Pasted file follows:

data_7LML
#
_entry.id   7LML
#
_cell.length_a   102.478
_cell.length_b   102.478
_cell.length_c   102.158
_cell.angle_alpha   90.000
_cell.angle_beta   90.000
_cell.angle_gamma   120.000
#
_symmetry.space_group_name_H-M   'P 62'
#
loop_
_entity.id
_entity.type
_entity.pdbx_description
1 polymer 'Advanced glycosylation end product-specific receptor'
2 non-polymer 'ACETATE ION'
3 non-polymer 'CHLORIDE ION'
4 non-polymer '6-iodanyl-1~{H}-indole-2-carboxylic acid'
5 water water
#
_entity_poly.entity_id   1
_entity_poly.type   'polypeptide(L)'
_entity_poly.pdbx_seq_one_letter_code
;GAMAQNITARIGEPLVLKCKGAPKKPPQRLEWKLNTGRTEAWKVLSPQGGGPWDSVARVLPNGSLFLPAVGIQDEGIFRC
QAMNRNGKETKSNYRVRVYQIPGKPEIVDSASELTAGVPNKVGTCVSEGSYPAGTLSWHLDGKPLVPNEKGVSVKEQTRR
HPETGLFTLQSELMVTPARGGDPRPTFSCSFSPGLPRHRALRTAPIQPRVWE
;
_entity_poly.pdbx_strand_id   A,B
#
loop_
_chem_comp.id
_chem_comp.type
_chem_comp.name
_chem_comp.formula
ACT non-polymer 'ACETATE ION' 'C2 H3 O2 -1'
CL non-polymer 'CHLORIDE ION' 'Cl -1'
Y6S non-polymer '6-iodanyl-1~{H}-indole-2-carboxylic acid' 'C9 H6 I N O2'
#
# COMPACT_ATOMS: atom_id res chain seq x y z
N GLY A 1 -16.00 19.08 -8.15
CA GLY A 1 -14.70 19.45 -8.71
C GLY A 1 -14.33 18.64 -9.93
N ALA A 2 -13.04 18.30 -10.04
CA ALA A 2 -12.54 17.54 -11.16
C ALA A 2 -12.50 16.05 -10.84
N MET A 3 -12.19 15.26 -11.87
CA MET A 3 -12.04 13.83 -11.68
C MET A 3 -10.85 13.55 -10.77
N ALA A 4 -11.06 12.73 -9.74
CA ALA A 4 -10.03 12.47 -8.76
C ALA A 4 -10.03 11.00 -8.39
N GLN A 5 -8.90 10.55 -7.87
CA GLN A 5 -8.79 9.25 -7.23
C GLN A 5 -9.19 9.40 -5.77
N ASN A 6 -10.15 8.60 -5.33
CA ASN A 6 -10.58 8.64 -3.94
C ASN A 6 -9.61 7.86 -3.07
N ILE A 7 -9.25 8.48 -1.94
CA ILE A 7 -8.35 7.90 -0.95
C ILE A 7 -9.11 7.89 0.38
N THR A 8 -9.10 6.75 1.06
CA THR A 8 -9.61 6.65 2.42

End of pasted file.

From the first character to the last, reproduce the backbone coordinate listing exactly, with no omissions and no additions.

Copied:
data_7LML
#
_entry.id   7LML
#
_cell.length_a   102.478
_cell.length_b   102.478
_cell.length_c   102.158
_cell.angle_alpha   90.000
_cell.angle_beta   90.000
_cell.angle_gamma   120.000
#
_symmetry.space_group_name_H-M   'P 62'
#
loop_
_entity.id
_entity.type
_entity.pdbx_description
1 polymer 'Advanced glycosylation end product-specific receptor'
2 non-polymer 'ACETATE ION'
3 non-polymer 'CHLORIDE ION'
4 non-polymer '6-iodanyl-1~{H}-indole-2-carboxylic acid'
5 water water
#
_entity_poly.entity_id   1
_entity_poly.type   'polypeptide(L)'
_entity_poly.pdbx_seq_one_letter_code
;GAMAQNITARIGEPLVLKCKGAPKKPPQRLEWKLNTGRTEAWKVLSPQGGGPWDSVARVLPNGSLFLPAVGIQDEGIFRC
QAMNRNGKETKSNYRVRVYQIPGKPEIVDSASELTAGVPNKVGTCVSEGSYPAGTLSWHLDGKPLVPNEKGVSVKEQTRR
HPETGLFTLQSELMVTPARGGDPRPTFSCSFSPGLPRHRALRTAPIQPRVWE
;
_entity_poly.pdbx_strand_id   A,B
#
loop_
_chem_comp.id
_chem_comp.type
_chem_comp.name
_chem_comp.formula
ACT non-polymer 'ACETATE ION' 'C2 H3 O2 -1'
CL non-polymer 'CHLORIDE ION' 'Cl -1'
Y6S non-polymer '6-iodanyl-1~{H}-indole-2-carboxylic acid' 'C9 H6 I N O2'
#
# COMPACT_ATOMS: atom_id res chain seq x y z
N GLY A 1 -16.00 19.08 -8.15
CA GLY A 1 -14.70 19.45 -8.71
C GLY A 1 -14.33 18.64 -9.93
N ALA A 2 -13.04 18.30 -10.04
CA ALA A 2 -12.54 17.54 -11.16
C ALA A 2 -12.50 16.05 -10.84
N MET A 3 -12.19 15.26 -11.87
CA MET A 3 -12.04 13.83 -11.68
C MET A 3 -10.85 13.55 -10.77
N ALA A 4 -11.06 12.73 -9.74
CA ALA A 4 -10.03 12.47 -8.76
C ALA A 4 -10.03 11.00 -8.39
N GLN A 5 -8.90 10.55 -7.87
CA GLN A 5 -8.79 9.25 -7.23
C GLN A 5 -9.19 9.40 -5.77
N ASN A 6 -10.15 8.60 -5.33
CA ASN A 6 -10.58 8.64 -3.94
C ASN A 6 -9.61 7.86 -3.07
N ILE A 7 -9.25 8.48 -1.94
CA ILE A 7 -8.35 7.90 -0.95
C ILE A 7 -9.11 7.89 0.38
N THR A 8 -9.10 6.75 1.06
CA THR A 8 -9.61 6.65 2.42